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Retired astronaut, Air Force Col. Buzz Aldrin promoted to one-star general

Astronaut Buzz Aldrin stands outside the house he grew up in. (Ed Murray | NJ Advance Media/TNS)

Buzz Aldrin is an American icon. He was one of the people to walk on the moon. And he was a colonel in the U.S. Air Force — but not any more.

Now, he’s an honorary general.

Aldrin, a retired Air Force colonel and the second man to walk on the moon, received an honorary promotion to brigadier general during a Friday, May 5, ceremony at the Los Angeles Air Force Base.

Aldrin’s friends and family, as well as Air Force members, gathered in the base’s courtyard in the early afternoon to, in the words of Rep. Ken Calvert, R-Corona, “celebrate a man who flew among the stars by giving him a star of his own.”

Brigadier general is the first of four general ranks — represented by one star.

Band music and an Air Force flyover welcomed Aldrin to Friday’s ceremony, during which he was also made an honorary U.S. Space Force guardian.

Aldrin, 93, was the lunar module pilot on the 1969 Apollo 11 spaceflight, during which he and the late Neil Armstrong — the flight’s commander — became the first humans to walk on the moon.

“It has been an epic era,” Aldrin said Friday. “May that continue.”

Aldrin’s first spaceflight was in 1966 aboard the Gemini 12. Before becoming an astronaut, the New Jersey native served as a combat-ready fighter pilot with the Air Force from 1952 to 1959 after graduating from U.S. Military Academy West Point.

With the Air Force, he flew the F-86 Sabre in 66 combat missions, shooting down two MIG-15 jet fighters while assigned to the 16th Fighter-Interceptor Squadron during the Korean War. Aldrin was also an F-100 Super Sabre flight commander with the 22nd Fighter Squadron in Germany during the Cold War.

Aldrin then earned a doctorate of science in astronautics from the Massachusetts Institute of Technology. He was the first astronaut to have a doctoral degree.

His love for flight and space exploration was nearly inherent.

Aldrin took his first airplane ride at 2 years old, he said Friday, and found himself on pins and needles every time a new ground was broken in aerospace, such as the invention of jet propulsion in 1939 and Chuck Yeager breaking the sound barrier in 1947.

His fascination with air exploration made him an eager pilot in the Air Force — one who yearned to take his flight to the next level as an astronaut. He applied for astronaut training in 1962, and again the following year, when he was accepted, sending, unknowingly at the time, on his way to the moon.

During his training, Aldrin pioneered underwater training techniques to simulate weightlessness in space, which prepared him to perform the world’s first completely successful spacewalk during the Gemini 12 trip, setting a world record of 5.5 hours. On a later spacewalk, Aldrin took the first “selfie” in space.

Aldrin “has that imagination and persistence, (he’s a) person who produces progress no matter what the challenge,” Lt. Gen. Michael Guetlein said during the ceremony. His “contributions to the aerospace field and our nation are immeasurable.”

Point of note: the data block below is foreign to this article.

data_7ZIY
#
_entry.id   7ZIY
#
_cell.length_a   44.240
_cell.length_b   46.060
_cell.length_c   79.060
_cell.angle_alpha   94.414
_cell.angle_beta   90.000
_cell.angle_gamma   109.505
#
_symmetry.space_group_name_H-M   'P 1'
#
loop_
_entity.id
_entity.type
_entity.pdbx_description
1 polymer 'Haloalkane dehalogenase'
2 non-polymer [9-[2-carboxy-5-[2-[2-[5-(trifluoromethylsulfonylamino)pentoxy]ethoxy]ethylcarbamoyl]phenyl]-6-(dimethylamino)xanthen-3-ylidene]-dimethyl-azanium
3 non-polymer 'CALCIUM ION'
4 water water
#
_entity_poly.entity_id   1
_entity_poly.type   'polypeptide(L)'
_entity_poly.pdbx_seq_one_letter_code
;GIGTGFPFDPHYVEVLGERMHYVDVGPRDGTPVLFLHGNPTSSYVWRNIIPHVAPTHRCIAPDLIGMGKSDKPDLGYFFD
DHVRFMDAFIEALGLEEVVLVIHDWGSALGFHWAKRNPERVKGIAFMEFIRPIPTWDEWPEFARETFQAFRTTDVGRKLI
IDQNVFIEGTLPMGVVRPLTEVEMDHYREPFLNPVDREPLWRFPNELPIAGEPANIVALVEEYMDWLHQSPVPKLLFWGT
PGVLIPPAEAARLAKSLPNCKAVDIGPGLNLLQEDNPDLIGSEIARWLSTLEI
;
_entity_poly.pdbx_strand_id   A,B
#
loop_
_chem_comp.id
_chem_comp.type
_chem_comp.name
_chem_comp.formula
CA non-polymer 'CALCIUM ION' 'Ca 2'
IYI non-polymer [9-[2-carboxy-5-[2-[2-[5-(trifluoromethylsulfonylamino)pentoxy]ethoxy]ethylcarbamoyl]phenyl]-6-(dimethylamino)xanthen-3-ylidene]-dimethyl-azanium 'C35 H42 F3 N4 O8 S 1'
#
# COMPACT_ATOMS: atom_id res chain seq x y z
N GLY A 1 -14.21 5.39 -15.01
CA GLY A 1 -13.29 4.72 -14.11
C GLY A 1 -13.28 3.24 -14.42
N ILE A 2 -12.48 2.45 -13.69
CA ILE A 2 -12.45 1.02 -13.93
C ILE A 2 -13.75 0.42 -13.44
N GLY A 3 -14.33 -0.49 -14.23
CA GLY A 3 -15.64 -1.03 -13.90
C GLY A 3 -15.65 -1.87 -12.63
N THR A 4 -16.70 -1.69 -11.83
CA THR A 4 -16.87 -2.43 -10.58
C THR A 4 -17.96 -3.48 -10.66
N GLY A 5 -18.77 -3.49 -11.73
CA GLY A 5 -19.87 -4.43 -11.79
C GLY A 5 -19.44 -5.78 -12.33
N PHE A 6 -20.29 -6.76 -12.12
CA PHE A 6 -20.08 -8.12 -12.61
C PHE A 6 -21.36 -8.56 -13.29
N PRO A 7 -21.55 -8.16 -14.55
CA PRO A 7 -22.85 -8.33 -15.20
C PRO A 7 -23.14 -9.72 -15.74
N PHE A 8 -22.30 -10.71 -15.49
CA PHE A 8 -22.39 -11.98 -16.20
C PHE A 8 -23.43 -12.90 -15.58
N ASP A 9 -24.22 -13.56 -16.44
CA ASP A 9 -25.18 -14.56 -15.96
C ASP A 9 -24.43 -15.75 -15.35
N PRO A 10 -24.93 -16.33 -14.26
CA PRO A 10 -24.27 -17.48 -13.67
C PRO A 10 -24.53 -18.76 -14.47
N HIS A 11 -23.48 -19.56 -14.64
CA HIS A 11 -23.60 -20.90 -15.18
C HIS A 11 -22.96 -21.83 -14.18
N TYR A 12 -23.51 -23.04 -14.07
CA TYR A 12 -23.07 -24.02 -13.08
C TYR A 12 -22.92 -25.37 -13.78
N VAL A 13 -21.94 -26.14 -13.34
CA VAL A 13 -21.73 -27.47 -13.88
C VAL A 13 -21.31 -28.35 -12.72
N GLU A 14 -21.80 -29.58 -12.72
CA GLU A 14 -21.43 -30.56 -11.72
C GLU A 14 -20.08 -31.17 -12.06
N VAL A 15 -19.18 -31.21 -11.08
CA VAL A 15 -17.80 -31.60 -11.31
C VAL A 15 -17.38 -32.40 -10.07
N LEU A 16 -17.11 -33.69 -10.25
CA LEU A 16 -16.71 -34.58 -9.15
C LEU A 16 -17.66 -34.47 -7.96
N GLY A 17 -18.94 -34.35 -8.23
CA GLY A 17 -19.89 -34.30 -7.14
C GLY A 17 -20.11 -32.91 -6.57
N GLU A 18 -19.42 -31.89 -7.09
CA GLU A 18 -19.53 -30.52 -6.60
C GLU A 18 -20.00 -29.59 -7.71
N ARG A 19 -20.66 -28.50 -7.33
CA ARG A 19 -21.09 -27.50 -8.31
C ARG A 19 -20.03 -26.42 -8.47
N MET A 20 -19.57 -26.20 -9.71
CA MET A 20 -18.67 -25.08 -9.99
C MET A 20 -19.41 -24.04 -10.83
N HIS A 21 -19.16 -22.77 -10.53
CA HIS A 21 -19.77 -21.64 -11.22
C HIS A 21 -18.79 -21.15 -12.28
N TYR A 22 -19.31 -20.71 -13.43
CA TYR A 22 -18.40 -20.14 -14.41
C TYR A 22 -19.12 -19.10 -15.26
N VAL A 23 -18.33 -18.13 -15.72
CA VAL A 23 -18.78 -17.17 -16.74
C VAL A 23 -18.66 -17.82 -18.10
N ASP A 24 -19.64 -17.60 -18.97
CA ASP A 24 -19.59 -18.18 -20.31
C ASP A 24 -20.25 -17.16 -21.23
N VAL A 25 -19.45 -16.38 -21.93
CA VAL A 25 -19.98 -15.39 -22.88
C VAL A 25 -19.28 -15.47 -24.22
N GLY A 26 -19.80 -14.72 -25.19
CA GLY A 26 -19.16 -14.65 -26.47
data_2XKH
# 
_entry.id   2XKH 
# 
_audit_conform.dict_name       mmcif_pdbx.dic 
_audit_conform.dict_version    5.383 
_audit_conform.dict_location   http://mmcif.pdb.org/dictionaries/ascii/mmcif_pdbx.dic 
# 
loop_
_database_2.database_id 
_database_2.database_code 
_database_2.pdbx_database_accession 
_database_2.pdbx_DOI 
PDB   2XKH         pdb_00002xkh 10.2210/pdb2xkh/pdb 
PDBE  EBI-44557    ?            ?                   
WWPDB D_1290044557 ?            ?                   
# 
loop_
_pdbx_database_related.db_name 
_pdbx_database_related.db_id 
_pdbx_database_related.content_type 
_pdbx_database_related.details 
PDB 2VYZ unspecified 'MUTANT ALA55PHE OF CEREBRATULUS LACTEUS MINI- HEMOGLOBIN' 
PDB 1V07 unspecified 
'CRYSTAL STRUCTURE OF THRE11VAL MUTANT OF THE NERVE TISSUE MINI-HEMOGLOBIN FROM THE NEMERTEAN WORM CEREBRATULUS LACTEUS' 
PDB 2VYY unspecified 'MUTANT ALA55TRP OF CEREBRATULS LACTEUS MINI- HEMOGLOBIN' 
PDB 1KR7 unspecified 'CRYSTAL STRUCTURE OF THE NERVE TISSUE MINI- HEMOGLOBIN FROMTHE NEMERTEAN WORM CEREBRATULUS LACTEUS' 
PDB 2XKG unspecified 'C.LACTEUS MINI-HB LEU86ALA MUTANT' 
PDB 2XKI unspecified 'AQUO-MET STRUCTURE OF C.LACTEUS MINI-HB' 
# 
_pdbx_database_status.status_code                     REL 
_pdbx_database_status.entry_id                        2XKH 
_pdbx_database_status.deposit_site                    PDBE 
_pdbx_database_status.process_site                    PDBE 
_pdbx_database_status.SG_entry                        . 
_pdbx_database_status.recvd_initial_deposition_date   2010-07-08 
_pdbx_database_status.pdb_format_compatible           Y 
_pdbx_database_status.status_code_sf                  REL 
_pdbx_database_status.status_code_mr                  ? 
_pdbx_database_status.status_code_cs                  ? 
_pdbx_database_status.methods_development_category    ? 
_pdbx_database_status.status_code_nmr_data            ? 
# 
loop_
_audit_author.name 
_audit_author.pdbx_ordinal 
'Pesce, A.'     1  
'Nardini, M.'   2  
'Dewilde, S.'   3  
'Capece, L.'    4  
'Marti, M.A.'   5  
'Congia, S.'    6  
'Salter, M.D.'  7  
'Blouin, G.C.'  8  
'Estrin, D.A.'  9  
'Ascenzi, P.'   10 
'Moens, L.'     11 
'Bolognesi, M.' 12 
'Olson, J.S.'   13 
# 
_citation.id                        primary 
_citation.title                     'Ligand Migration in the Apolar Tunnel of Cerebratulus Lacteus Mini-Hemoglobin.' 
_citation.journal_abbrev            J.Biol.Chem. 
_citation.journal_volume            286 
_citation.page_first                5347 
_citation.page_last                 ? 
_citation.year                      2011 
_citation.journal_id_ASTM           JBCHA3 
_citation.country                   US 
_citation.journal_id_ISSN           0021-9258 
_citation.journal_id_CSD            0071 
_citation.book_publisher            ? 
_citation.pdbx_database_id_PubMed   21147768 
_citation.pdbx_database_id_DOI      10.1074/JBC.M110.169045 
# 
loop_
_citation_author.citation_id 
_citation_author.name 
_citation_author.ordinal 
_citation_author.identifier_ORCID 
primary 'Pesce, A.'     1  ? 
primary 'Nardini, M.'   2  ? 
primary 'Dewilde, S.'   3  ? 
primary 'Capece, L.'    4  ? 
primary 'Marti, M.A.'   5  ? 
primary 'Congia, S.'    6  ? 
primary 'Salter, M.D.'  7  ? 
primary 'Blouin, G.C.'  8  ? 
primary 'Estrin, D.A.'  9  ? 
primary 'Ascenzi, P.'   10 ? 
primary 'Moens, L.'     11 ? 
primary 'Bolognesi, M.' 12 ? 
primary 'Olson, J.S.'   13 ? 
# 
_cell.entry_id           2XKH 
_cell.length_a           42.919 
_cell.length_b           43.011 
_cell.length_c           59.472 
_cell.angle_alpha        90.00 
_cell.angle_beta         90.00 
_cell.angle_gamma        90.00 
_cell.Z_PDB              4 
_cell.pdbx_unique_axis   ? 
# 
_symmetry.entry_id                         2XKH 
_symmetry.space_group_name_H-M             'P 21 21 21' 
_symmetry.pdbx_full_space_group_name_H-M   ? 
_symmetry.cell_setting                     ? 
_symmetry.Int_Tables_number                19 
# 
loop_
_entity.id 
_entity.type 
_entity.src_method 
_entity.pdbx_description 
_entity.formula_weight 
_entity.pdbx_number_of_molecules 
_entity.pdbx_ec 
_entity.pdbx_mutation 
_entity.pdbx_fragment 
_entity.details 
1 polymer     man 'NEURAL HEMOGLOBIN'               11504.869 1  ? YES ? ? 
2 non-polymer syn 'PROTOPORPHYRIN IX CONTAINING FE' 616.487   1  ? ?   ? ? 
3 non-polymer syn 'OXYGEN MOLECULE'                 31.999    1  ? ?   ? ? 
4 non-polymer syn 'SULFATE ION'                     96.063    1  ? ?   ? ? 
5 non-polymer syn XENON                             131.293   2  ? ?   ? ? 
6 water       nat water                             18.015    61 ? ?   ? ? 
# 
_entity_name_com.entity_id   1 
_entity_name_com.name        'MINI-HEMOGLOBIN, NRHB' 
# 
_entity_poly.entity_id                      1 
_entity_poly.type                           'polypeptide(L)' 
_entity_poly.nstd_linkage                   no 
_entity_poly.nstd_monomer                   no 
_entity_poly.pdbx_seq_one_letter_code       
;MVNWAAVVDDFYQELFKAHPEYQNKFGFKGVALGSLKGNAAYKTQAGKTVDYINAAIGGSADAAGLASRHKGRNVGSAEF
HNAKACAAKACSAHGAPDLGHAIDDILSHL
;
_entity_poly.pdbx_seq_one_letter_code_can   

And Aldrin’s patriotism didn’t end after the moon landing, Guetlein added; he’s been an advocate for space exploration ever since.

“He is one of our first true guardians” of space exploration, Guetlein said, “His character, connection, commitment and, above all, his courage were tested on a daily basis; without the courage and dedication of him, we may not have had the luxury of leading the lifestyle we enjoy today.”

Calvert, in his remarks, called Aldrin an American hero — a living legend.

“Buzz will always be one of the only two people to leave this world and land in another,” Calvert said. “Few endeavors have unified the globe like Apollo 11, and the invaluable contributions Buzz made ensured its success.”

Despite hanging up his space suit, Aldrin continues to be an advocate for space exploration, Calvert said, adding that he has no doubt that future space explorers will look to the honorary general for inspiration.

After Aldrin reaffirmed his oath during the ceremony, his wife, Anca Faur, removed the eagle-shaped colonel pins from his shoulders and replaced them with star pins — one for each shoulder — signifying his promotion to brigadier general.

“The eagle (that) landed on my shoulders long ago are now replaced by stars,” Aldrin said. “Let the stars now placed on my shoulders help inspire humanity in achieving its true destiny of galactic colonization.”

After Aldrin spoke, Space Systems Command Chief Master Sergeant Willie H. Frazier unfurled and posted the brigadier general flag, which is blue with one white star, on the stage to commemorate Aldrin’s promotion.

“Gen. Aldrin lives a life epitomizing space exploration,” Guetlin said.

During his more than 21 years of service, Aldrin has also received the Presidential Medal of Freedom, the Air Force Distinguished Service Medal, the Legion of Merit, two Distinguished Flying Crosses, three Air Medals and many more honors from around the world.

“I am deeply honored here today,” Aldrin said. “It is thrilling that I am still here to see NASA sending brave astronauts to circumnavigate the moon next year and land astronauts (on it) soon thereafter; now that’s space exploration.”

That mission, called Artemis II, is set to take off in November 2024

And Aldrin isn’t done exploring space himself just yet. He said, tongue-in-check, that he wants to beat the NASA astronauts to the moon, 55 years after he was the second person to set foot on the satellite.

“I intend to impatiently pester Elon Musk a lot harder,” Aldrin said, “so that he and I will be waiting there on the moon to greet the NASA astronauts when they land.”


(c) 2023 Daily Breeze

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